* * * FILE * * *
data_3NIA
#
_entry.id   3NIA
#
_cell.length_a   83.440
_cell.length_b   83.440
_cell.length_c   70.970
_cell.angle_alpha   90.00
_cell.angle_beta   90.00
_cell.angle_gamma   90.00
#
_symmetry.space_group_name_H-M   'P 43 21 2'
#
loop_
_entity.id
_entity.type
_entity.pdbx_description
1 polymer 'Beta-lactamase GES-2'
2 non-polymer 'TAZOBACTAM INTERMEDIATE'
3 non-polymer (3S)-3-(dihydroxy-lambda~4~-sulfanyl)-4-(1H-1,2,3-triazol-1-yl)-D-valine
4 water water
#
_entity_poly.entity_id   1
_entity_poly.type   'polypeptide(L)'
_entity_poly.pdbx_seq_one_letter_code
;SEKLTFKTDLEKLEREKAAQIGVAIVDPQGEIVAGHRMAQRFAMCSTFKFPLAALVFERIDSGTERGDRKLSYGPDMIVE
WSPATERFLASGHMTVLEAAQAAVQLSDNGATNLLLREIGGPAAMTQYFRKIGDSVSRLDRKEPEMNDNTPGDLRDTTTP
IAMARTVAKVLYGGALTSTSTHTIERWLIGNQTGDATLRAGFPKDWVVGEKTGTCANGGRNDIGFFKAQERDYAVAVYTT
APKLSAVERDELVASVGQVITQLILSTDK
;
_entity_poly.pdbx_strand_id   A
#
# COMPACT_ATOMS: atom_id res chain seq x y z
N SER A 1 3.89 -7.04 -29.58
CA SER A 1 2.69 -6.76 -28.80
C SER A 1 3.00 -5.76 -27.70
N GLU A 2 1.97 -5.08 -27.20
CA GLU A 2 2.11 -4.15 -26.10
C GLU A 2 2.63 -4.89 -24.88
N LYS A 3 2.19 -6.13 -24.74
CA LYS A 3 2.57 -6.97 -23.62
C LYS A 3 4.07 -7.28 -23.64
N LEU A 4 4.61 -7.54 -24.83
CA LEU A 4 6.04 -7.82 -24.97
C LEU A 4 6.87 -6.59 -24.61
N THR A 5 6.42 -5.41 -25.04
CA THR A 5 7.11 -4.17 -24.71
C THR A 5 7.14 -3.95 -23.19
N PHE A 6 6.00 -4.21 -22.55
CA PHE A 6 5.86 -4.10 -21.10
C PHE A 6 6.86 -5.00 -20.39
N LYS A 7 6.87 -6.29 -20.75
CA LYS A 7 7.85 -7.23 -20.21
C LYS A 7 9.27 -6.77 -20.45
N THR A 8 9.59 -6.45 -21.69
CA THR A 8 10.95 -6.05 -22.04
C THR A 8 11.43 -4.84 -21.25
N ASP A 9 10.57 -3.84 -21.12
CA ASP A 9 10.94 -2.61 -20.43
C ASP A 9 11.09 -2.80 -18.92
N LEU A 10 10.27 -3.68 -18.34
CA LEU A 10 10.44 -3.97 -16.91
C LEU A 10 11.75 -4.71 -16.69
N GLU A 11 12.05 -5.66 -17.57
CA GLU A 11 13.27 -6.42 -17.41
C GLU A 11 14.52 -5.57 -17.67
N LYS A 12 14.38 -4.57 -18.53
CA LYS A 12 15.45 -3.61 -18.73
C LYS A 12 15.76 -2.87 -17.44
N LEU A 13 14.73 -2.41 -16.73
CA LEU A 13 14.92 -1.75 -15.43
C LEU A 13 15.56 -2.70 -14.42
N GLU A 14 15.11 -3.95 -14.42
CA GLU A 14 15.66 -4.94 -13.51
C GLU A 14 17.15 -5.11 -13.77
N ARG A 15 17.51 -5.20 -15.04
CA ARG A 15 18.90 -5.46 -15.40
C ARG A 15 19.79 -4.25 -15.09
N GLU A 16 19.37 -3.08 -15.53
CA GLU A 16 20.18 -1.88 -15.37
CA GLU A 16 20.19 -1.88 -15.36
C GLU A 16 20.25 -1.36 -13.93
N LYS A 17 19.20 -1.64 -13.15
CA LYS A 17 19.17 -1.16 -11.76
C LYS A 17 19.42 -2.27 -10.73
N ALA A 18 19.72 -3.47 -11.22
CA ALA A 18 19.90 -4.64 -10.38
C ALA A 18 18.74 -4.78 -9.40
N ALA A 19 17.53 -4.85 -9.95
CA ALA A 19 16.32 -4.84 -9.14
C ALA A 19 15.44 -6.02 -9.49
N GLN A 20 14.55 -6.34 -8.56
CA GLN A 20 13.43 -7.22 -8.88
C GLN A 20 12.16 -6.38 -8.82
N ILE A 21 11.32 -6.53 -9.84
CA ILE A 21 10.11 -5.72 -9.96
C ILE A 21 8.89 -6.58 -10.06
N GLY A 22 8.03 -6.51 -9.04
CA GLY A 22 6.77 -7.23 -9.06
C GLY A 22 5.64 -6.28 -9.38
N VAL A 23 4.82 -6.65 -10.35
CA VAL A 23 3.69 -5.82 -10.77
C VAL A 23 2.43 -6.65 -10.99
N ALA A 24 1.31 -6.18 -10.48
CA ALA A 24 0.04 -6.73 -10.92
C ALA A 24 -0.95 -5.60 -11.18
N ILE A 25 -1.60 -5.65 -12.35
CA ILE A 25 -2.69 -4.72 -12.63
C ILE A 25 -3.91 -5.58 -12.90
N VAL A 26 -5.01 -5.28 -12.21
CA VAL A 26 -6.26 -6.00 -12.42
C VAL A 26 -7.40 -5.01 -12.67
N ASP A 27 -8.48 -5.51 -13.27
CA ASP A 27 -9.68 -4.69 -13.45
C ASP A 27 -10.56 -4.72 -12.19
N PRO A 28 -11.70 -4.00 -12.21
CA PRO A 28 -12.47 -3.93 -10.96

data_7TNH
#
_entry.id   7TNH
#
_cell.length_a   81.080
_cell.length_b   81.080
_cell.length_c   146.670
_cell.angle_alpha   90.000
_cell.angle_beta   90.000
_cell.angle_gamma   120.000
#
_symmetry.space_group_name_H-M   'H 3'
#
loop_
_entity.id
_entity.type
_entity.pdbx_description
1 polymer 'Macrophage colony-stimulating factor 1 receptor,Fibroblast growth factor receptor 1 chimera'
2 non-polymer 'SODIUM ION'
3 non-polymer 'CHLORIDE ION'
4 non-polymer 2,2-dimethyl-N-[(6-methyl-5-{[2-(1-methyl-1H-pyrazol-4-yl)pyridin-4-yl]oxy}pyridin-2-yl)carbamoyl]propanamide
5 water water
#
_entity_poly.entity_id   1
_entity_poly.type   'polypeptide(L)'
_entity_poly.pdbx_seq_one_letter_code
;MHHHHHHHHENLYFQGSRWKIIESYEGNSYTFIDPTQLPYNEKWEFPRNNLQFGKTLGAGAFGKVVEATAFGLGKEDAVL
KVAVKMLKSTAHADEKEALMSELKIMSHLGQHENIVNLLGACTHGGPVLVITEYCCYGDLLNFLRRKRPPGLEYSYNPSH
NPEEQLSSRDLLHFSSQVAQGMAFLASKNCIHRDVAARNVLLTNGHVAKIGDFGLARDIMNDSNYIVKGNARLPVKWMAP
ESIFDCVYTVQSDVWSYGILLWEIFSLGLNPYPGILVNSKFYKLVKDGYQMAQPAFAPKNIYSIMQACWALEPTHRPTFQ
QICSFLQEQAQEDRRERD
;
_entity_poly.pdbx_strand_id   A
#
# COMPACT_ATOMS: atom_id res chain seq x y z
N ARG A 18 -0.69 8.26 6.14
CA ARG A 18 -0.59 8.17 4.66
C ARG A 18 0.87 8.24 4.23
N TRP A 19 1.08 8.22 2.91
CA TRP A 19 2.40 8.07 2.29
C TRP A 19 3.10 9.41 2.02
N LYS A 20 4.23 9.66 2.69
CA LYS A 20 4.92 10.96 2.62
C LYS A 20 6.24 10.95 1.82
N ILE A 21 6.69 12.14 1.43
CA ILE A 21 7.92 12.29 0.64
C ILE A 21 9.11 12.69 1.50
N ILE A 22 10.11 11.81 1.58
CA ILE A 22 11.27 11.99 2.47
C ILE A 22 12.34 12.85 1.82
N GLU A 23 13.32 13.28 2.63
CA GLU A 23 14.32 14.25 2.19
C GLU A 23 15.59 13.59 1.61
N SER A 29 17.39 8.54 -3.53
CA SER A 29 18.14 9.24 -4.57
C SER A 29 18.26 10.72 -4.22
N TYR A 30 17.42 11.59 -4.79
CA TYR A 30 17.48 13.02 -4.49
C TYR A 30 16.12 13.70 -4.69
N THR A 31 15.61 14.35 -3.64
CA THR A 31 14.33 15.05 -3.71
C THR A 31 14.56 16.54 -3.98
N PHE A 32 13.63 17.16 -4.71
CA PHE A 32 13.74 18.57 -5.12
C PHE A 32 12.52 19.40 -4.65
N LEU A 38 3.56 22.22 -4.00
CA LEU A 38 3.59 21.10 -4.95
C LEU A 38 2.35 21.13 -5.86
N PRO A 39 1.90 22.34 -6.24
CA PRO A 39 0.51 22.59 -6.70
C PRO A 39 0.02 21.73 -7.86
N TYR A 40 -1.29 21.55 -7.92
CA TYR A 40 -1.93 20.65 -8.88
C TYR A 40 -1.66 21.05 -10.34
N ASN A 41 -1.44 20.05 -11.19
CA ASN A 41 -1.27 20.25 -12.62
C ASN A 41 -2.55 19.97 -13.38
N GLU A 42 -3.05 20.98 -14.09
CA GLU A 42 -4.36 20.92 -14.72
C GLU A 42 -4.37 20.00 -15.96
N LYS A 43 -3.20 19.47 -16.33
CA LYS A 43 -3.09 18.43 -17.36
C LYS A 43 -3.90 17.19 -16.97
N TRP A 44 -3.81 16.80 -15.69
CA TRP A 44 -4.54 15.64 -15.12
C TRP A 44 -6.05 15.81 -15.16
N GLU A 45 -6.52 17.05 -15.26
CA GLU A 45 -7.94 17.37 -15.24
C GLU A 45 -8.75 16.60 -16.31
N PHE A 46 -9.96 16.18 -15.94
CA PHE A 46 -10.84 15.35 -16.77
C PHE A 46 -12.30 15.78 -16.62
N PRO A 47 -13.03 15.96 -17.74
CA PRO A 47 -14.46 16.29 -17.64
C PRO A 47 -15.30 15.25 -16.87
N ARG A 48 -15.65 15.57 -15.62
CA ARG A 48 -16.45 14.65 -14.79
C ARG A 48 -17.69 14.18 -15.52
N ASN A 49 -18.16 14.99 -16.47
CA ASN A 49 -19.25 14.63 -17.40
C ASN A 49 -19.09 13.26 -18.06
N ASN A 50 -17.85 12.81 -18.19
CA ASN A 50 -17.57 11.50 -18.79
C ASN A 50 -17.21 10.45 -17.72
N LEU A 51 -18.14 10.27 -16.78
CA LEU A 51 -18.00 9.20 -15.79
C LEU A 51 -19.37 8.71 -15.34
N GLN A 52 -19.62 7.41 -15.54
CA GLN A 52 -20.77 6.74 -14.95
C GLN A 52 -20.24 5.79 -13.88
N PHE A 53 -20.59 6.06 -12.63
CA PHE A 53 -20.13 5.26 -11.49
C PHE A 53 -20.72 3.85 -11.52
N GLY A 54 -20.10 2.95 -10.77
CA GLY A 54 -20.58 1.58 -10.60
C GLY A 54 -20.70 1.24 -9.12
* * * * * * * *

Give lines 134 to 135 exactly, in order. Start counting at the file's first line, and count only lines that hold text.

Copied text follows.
_entity.pdbx_description
1 polymer 'Macrophage colony-stimulating factor 1 receptor,Fibroblast growth factor receptor 1 chimera'